Float Your Boat – Clay Boats

Engineering Math Science
Time 45 minutes
Age 7 & up
Group Size 4 or more
Tags Buoyancy, Sink And Float, Teamwork

Is it possible to make a floating ship out of such heavy stuff?

Designing and building small boats out of clay gives children a chance to practice critical observation skills, problem solving skills and communication skills as they work with their teammates. In addition, children are asked to manipulate an intrinsically interesting material that at first seems not quite right for the job—until they explore a little more and discover the possibilities.


Try this activity ahead of time so that you are familiar with it. Gather the pennies or washers, but make sure to use one or the other, not both. It is important that the weights all be consistent. If using washers, they should be 3/4″ or 5/8″ wide. Divide the clay into smaller pieces. If you bought clay that came in sticks, break the sticks in half—each half will be around 2 ounces, which is about the right amount for this activity. Fill the bin or buckets with water, 6″–10″ deep.

Float Your Boat – Clay Boats

Suggested Materials

  • Non-hardening clay (3-4 lbs)
  • Small metal washers or pennies (500) or paper clips (1000)
  • 1 large bin or a few buckets

Make it Matter

Opening Discussion

If you have already done the Float Your Boat – Metal Boats activity, ask your students about the shapes they tried when they made their foil boats. What shapes worked best? What shapes didn’t work as well? If this is your first boat activity, ask your students if they have ever been on a boat before. What are boats made of? What shapes are boats usually made in? Show your students a rolled-up ball of modeling clay and ask them if they think it will float. Drop it in the water. Tell them that today they will be challenged to make a floating boat out of clay and to design it so that it holds as much weight as possible without sinking.

The Challenge

Use the materials you’ve been given to create a boat that holds as much weight as possible.


Make it Happen

Doing the Activity

  1. Divide your class into teams of 2–3 for this activity.
  2. Each team should pick a materials manager. Have the materials managers come to the front of the room and each take one piece of clay and 50 pennies or metal washers back to their teams. If using paper clips for weights, give each team 100.
  3. If using buckets, you can place these in different areas around the room as “testing facilities”. If using the larger bin, there will only be one place for teams to test their boats out.
  4. Remind teams of what the challenge is—to create a boat using just the piece of clay. They will use their pennies or washers as weights to test their boats—when they are ready, they should bring their boat design to a bucket or bin of water, place the boat on the water and see if it floats. If it does, they can then add 1 weight at a time until their boat sinks.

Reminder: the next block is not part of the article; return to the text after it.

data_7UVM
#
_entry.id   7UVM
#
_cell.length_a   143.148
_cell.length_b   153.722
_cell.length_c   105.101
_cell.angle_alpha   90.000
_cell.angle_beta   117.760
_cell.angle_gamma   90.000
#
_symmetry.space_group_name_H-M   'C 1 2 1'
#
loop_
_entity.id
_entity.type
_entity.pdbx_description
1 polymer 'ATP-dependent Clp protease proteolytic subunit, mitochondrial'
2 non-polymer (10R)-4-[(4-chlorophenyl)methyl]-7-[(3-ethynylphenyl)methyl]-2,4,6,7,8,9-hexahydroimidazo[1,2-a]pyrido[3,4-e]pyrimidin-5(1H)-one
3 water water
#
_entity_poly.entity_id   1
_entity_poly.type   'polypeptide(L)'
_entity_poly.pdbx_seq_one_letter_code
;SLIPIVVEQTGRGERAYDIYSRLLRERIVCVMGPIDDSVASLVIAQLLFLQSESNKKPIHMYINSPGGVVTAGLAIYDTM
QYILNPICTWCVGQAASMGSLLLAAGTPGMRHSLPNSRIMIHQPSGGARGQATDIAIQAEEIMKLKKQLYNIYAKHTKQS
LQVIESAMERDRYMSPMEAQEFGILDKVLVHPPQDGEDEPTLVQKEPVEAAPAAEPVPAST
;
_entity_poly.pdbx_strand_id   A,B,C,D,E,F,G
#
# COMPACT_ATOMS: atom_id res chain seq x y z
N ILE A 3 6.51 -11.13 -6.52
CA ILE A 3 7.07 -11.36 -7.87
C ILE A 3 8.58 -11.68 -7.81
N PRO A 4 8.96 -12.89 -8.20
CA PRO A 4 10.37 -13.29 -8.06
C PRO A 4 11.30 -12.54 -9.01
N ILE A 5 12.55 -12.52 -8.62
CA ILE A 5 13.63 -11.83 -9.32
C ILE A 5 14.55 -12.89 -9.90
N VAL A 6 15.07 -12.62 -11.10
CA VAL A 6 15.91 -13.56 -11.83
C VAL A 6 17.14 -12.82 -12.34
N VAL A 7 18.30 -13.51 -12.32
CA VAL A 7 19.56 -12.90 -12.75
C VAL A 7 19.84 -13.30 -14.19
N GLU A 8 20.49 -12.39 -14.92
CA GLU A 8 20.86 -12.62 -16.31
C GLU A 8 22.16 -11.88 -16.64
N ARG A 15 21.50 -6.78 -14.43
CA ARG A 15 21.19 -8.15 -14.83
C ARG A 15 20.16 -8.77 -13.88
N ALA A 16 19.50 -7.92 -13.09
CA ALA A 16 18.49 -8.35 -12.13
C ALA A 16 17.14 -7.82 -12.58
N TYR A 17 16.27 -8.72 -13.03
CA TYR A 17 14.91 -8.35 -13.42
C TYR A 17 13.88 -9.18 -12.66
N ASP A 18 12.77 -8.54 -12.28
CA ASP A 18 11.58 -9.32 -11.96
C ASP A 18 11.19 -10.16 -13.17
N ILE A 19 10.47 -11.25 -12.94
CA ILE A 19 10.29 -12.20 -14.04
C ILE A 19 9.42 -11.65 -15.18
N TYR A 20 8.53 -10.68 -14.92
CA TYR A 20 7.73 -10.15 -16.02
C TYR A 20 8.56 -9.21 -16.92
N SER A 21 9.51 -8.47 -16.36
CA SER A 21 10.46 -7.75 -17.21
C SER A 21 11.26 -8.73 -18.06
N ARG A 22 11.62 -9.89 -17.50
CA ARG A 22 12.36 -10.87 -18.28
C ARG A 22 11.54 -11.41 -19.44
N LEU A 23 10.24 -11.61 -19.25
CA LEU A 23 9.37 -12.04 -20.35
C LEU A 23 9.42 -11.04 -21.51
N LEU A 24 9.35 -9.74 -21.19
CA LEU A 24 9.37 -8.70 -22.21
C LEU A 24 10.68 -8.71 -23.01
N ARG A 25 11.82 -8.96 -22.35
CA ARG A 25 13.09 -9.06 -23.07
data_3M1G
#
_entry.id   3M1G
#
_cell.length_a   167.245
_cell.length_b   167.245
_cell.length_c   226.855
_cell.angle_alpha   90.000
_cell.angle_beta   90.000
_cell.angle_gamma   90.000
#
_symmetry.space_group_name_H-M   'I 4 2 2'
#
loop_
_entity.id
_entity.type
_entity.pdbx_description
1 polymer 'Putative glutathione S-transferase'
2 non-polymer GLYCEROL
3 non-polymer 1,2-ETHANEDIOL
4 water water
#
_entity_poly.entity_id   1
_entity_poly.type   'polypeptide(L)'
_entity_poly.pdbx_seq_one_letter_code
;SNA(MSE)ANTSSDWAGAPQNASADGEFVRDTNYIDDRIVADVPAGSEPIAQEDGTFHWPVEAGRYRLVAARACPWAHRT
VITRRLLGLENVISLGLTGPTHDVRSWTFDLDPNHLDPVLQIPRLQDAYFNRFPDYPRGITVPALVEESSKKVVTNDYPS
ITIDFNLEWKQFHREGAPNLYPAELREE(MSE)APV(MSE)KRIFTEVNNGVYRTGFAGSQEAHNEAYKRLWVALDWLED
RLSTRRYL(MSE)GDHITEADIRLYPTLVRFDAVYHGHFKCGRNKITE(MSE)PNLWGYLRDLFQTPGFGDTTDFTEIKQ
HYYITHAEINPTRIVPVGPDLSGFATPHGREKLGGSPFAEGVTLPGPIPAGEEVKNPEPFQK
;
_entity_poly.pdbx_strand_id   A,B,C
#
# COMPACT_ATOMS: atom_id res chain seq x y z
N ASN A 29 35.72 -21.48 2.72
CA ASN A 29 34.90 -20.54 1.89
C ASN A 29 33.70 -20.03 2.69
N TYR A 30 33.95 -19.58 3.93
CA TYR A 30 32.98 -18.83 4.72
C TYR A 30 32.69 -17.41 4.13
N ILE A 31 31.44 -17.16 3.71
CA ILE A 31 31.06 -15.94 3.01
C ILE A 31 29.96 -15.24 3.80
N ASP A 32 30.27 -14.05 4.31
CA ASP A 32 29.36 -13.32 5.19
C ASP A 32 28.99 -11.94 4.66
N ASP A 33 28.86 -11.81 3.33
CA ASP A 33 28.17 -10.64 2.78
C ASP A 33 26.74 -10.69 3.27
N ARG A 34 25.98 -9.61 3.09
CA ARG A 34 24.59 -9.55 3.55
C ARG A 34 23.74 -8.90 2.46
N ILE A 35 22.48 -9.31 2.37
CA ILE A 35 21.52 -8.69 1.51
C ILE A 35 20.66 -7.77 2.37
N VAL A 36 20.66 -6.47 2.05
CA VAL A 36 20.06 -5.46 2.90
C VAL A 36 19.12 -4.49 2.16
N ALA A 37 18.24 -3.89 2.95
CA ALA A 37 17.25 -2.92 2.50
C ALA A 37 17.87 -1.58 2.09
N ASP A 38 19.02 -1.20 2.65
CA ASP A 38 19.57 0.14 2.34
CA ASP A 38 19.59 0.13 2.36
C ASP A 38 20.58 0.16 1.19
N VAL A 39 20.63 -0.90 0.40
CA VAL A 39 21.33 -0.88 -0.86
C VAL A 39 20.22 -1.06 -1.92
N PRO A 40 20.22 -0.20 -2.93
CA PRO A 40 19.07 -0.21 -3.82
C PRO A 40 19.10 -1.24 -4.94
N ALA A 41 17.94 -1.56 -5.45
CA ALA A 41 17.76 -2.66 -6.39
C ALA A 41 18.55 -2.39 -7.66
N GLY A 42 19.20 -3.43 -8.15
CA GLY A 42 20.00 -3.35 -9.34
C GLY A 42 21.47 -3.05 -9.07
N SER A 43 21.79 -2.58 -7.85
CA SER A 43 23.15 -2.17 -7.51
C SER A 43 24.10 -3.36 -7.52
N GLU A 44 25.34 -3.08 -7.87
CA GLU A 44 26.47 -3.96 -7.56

5. Make sure that each team is recording their progress by making drawings of their boat designs and writing down how much weight each design held. Students may build more than one boat if they would like (using the same piece of clay), but have them focus on one design at a time.

Make it Click

Let’s Talk About It

After 10 minutes or so, when each team has begun testing their first designs, gather your students together to talk about what they have discovered so far. What are some of the shapes they have tried? Have teams hold up their boats or draw the shapes on a chalkboard or piece of chart paper. How much weight (how many pennies or washers) did these different shapes hold? Do some shapes seem to work better than others? Make sure to also ask each team how they are putting the weight into their boat. Are they stacking the weights all in the middle or spreading the weights out? Does this make a difference? Was this easier, harder or about the same as making boats out of aluminum foil?


Make it Better

Build On What They Talked About

Send teams back to explore some more and to try to make the strongest boat they can. Near the end of the session, bring all the teams together again to share their conclusions.




  • See Suggestions from the Float Your Boat – Metal Boats activity.
  • Wax paper can be used on work surfaces to help keep the clay clean and protect desks or tables.
  • Patience is really required in this activity because this isn’t an easy task. Much like pie crust dough, clay sometimes sticks to paper and tables, or gets tears and holes. It will probably take lots of revisions and tests to get the heavy clay to float, but keep with it! This is a great opportunity to give children an experience with a challenge that is difficult at first, but that they can solve with some perseverance.
  • Remember, weight alone does not differentiate sinkers from floaters. A spread-out shape will displace more water than a compact shape of the same weight. Reshaping a lump of clay can change a sinker into a floater.
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